Father Harold P. Paulsen, former pastor of Sacred Heart Parish in Palestine, Texas, and chaplain to numerous prisons in East Texas, died on Wednesday. He was 84.
Bishop Joseph E. Strickland will offer the Mass of Christian Burial on Tuesday, March 15 at 11 a.m. at Sacred Heart Church in Palestine; internment will follow at St. Joseph’s Cemetery. A Rosary will be held the previous evening at Bailey and Foster Funeral Home in Palestine beginning at 6 p.m.
“Father Paulsen had a special love for the poor, the hurting and the incarcerated members of the Body of Christ and dedicated his life, especially his later years, to helping those in special need of the Church’s pastoral care,” said Bishop Strickland. “He was truly a missionary of mercy who brought the love of Christ to those in most need of compassion and forgiveness.”
Father Paulsen was born in Boston, Mass., on August 9, 1931. After serving in the U.S. Army during the Korean War, he earned a Bachelor’s Degree in Business Administration from Seton Hall University in New Jersey and worked in the oil industry, then as traveling auditor for the U.S. Federal Home Loan Bank Board.
As an adult, he discovered the Catholic Church while enrolled in evening theology courses at Seton Hall when he began reading Catholic classics like Confessions of St. Augustine and Imitation of Christ. His conversion came during his travels across the country as an auditor.
“The world is filled with deceit, empty promises, false expectations and pleasures which don’t yield the happiness, peace and security for which we yearn,” Father Paulsen told the Catholic East Texas in a 2002 interview. “My turning to God and the beginning of my conversion came at age 32…in a hotel room in Topeka, Kansas, where it became very apparent to me that I had been badly deceived. Here I was at last with a good job with which I could easily retire by age 40 and I still felt empty, unfulfilled and very sad.”
After being received into the Church in 1969 at the age of 37, Father Paulsen felt called to the priesthood and in 1973 he resigned from his position with the U.S. Government and entered religious life at a monastery in Missouri. From there, he traveled to Rome where he earned a Bachelor’s in Sacred Theology from the Pontifical University of St. Thomas Aquinas, the Angelicum.
In 1977, Father Paulsen moved to Texas and was ordained to the priesthood for the Diocese of Galveston-Houston on November 19,1978, at St Ann’s Parish in Tomball by Bishop John Morkovsky.
He served as associated pastor of St. Patrick’s Church in Galveston from 1978 to 1979, and St. Joseph’s in Baytown from 1979 to 1982.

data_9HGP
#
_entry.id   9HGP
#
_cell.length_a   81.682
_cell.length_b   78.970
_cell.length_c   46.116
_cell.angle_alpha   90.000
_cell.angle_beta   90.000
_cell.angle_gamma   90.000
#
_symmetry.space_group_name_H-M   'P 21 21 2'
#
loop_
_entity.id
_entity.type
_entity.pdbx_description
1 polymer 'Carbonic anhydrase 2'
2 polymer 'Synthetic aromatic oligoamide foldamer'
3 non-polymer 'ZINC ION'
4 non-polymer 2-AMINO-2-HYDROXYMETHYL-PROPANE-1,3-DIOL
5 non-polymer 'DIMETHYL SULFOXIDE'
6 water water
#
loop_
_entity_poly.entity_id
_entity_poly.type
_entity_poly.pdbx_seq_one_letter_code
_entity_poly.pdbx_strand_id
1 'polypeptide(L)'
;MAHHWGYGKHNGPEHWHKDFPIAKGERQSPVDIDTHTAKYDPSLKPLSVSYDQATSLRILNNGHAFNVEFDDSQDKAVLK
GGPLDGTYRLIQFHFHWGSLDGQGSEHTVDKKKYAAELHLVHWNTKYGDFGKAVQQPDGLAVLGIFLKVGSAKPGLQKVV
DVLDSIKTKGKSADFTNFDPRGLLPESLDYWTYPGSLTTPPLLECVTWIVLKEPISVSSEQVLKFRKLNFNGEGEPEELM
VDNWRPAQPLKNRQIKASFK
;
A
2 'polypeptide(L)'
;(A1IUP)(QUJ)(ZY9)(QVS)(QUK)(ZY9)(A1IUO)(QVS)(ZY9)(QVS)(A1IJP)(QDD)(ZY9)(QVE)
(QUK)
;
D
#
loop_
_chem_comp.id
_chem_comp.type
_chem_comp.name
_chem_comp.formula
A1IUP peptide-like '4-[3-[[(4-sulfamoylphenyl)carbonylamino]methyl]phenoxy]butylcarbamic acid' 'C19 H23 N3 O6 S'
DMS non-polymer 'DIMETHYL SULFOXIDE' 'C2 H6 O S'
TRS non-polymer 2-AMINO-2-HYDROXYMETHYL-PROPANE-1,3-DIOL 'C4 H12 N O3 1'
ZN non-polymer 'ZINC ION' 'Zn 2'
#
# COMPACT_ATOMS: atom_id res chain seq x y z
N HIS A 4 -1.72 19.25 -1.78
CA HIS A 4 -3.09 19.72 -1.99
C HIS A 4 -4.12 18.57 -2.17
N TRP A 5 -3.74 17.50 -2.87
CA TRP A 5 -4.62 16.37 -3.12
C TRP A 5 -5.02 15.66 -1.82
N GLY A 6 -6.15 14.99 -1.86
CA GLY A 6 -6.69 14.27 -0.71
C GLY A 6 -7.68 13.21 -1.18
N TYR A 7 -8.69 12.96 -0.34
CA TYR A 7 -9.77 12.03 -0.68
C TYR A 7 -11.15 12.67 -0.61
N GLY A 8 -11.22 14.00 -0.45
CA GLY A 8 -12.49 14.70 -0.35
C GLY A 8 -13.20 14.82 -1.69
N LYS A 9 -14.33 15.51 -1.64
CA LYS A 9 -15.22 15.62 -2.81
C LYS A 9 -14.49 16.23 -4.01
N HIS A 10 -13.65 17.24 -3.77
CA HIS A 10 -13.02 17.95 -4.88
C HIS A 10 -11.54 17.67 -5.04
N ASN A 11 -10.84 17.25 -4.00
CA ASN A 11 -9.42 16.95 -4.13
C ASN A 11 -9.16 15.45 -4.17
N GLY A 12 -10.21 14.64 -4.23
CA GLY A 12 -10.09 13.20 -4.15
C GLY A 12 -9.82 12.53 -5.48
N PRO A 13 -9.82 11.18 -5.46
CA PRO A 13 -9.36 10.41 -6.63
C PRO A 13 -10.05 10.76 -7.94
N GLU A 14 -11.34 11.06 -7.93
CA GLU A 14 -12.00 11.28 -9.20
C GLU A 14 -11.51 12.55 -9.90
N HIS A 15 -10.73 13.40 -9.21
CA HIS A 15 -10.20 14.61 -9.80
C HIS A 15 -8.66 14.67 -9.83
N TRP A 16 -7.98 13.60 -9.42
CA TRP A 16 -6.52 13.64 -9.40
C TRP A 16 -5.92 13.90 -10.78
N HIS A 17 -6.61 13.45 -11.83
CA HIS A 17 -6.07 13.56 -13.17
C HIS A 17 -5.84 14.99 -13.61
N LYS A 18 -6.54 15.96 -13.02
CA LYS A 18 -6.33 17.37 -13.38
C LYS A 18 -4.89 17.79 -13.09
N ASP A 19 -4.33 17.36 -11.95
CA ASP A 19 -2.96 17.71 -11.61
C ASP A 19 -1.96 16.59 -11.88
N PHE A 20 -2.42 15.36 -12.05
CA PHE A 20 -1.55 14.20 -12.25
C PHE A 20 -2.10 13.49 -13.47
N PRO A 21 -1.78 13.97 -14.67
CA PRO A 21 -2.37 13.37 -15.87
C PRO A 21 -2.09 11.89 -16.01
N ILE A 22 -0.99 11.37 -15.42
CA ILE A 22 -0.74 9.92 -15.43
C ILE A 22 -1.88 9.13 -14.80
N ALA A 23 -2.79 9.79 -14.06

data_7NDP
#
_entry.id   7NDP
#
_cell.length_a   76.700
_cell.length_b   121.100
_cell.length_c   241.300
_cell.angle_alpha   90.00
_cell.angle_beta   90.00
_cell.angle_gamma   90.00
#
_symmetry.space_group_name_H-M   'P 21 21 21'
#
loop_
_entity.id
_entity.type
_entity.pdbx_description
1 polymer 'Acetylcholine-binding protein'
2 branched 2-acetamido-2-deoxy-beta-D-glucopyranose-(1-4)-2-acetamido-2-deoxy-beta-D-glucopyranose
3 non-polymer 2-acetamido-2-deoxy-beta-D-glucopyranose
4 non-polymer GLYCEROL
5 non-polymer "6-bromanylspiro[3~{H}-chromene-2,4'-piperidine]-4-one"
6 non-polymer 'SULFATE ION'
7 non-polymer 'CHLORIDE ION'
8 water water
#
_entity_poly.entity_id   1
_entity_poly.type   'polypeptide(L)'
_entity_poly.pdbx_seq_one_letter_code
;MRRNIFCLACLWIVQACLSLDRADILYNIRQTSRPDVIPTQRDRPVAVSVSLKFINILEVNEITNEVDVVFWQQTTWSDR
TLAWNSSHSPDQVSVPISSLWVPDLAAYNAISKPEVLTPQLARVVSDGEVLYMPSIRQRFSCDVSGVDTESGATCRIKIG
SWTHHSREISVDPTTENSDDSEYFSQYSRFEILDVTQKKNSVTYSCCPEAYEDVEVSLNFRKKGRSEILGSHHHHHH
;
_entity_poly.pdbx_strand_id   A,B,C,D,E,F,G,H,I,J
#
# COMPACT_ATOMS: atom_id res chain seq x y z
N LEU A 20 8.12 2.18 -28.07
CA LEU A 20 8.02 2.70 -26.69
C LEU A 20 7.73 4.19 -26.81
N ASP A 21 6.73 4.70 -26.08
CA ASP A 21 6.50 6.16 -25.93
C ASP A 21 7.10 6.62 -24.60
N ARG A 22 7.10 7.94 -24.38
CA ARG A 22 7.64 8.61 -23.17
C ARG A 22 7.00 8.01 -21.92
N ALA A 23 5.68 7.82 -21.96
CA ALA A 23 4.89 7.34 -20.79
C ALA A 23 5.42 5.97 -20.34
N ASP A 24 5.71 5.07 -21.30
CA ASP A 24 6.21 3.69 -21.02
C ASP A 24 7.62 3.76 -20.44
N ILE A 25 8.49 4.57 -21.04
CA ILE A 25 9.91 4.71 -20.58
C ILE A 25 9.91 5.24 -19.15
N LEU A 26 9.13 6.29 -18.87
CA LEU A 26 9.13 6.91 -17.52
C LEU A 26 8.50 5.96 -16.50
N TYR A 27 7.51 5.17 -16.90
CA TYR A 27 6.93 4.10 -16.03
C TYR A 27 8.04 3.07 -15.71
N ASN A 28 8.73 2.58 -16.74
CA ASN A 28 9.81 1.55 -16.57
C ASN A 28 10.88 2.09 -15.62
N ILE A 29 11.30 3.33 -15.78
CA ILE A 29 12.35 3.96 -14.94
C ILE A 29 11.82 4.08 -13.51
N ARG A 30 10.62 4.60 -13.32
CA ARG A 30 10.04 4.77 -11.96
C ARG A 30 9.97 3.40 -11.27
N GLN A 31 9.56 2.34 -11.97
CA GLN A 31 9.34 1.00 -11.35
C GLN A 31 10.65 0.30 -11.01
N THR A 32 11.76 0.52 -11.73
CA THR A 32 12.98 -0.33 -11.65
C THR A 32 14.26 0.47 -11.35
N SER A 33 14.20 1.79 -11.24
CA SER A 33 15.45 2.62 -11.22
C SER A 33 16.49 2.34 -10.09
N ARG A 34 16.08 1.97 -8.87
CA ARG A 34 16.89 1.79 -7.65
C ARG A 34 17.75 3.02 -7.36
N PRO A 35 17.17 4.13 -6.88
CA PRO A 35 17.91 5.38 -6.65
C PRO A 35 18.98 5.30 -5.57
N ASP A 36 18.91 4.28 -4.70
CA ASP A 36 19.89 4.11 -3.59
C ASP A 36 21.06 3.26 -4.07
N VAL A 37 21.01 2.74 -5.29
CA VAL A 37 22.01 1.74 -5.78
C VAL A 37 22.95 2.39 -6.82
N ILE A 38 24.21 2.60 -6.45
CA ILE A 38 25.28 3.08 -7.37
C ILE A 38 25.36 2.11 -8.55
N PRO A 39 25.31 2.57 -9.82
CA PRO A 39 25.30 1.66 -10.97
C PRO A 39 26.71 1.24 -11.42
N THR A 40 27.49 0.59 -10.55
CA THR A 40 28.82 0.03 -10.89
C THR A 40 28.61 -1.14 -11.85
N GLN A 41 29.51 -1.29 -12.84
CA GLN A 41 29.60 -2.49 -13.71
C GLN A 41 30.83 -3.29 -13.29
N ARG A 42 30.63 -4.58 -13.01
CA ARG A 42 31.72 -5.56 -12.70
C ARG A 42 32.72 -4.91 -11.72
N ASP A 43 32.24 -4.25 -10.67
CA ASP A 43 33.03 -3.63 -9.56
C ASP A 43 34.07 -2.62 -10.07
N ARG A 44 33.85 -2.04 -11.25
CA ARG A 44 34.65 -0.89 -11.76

In 1982, Father Paulsen was assigned to Sacred Heart Parish in Palestine and chose to remain there when the parish became part of the new Diocese of Tyler in 1987. He served as pastor of Sacred Heart until his retirement in 1998.
In retirement, Father Paulsen went into full-time prison ministry for the Diocese and began writing. He ministered to prisoners at some of the largest units in the Texas Department of Criminal Justice, including the Coffield Unit, the Michael Unit, the Powledge Unit, and the Gurney Unit.
“The inmates need their Catholic faith more than anything else,” he said. “The stronger their faith, the more undefeatable their hope.”
His first book, Create A New Heart in Me, O Lord: How to Carry the Cross Profitably – A Treasure of Success, was published in 2001. Other works were When I Was in Prison (2003), The Only Way To Peace (2005) and You Visited Me (2010).
Father Paulsen was awarded the Bishop Charles E. Herzig Humanitarian Award in 2015 for his work in prison ministry – he was nominated for the award by incarcerated Catholics at the Powledge Unit .
“He realized that the work he was being drawn to the most was serving those people the world views as useless or of little value, especially those who saw themselves as rejected or unwanted, those who live in places most people don’t even think about, the nursing homes, psychiatric wards and prisons,” wrote Peter Herring, one of the inmates served by Father Paulsen, in the nomination.
“He is driven to help prisoners, ex-convicts, parolees and their families who have been enslaved by sin (crime), to live in hope and to enjoy the only true freedom possible to anyone, which is found in the way of living offered by God in Jesus Christ.”